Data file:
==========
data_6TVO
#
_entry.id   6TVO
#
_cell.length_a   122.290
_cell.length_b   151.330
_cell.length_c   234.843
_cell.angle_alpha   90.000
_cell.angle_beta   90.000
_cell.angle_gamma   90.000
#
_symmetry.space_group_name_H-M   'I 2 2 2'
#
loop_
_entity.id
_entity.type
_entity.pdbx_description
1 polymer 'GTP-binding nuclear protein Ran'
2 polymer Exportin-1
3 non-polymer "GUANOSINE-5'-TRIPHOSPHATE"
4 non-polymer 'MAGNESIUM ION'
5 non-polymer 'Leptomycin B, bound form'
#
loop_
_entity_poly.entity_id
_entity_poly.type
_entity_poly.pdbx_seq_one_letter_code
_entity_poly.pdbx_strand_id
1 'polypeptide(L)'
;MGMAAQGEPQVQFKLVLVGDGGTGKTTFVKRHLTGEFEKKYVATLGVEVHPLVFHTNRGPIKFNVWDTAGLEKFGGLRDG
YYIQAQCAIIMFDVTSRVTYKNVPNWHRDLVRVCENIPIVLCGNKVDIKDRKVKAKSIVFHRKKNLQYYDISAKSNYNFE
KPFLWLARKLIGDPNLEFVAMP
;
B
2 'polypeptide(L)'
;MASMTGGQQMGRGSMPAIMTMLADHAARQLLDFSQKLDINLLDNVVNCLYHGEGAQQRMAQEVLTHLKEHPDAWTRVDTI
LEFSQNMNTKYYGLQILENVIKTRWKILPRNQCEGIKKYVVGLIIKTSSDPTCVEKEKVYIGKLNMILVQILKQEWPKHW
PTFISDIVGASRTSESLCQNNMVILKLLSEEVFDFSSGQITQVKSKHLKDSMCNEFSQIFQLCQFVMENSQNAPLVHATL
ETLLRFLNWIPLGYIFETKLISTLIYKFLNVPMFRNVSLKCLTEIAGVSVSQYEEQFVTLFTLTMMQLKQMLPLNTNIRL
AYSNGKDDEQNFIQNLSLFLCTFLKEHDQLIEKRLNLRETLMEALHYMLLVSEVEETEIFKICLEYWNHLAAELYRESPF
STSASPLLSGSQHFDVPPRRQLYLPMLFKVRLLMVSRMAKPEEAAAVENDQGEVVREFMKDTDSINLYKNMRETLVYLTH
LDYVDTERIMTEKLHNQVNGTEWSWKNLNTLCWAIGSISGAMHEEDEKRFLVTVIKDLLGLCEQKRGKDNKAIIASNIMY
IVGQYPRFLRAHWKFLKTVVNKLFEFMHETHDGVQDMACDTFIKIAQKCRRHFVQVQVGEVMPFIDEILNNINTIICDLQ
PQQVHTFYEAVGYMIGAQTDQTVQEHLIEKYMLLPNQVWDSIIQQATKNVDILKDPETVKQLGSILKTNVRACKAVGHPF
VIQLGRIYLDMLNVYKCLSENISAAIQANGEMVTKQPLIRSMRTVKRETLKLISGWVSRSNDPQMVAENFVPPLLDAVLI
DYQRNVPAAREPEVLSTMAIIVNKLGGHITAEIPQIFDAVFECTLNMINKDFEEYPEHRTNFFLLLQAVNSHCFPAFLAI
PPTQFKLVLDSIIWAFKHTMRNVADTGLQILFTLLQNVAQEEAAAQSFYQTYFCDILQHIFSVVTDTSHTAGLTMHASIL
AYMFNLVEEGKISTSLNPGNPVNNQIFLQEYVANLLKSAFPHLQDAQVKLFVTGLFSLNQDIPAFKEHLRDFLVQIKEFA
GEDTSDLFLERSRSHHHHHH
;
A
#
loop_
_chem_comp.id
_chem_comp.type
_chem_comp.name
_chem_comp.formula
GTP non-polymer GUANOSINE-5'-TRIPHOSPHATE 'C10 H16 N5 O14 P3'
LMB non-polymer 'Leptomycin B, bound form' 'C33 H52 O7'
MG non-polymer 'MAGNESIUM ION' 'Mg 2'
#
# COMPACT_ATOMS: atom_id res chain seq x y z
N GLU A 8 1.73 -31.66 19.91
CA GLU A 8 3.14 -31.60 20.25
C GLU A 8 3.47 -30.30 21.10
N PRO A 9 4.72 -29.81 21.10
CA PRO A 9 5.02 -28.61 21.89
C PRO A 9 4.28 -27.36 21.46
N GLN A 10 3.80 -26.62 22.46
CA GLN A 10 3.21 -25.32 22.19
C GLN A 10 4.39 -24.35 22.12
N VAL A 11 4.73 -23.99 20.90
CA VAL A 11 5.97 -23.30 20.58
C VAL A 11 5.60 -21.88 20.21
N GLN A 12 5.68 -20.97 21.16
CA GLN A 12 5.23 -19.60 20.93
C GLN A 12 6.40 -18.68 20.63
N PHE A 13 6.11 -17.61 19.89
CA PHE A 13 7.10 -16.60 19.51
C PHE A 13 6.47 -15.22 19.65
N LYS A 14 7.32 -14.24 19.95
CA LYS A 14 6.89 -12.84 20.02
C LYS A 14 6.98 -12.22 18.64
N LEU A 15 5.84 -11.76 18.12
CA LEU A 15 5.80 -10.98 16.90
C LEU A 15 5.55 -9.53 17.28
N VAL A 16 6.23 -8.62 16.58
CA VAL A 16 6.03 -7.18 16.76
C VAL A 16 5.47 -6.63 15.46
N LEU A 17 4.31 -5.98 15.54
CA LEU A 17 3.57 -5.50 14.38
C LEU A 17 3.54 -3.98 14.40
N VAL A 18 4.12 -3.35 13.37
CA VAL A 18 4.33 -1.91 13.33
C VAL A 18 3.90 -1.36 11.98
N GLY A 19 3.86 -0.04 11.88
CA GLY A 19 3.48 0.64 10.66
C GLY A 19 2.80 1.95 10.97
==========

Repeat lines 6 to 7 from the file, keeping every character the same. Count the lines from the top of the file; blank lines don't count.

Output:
_cell.length_b   151.330
_cell.length_c   234.843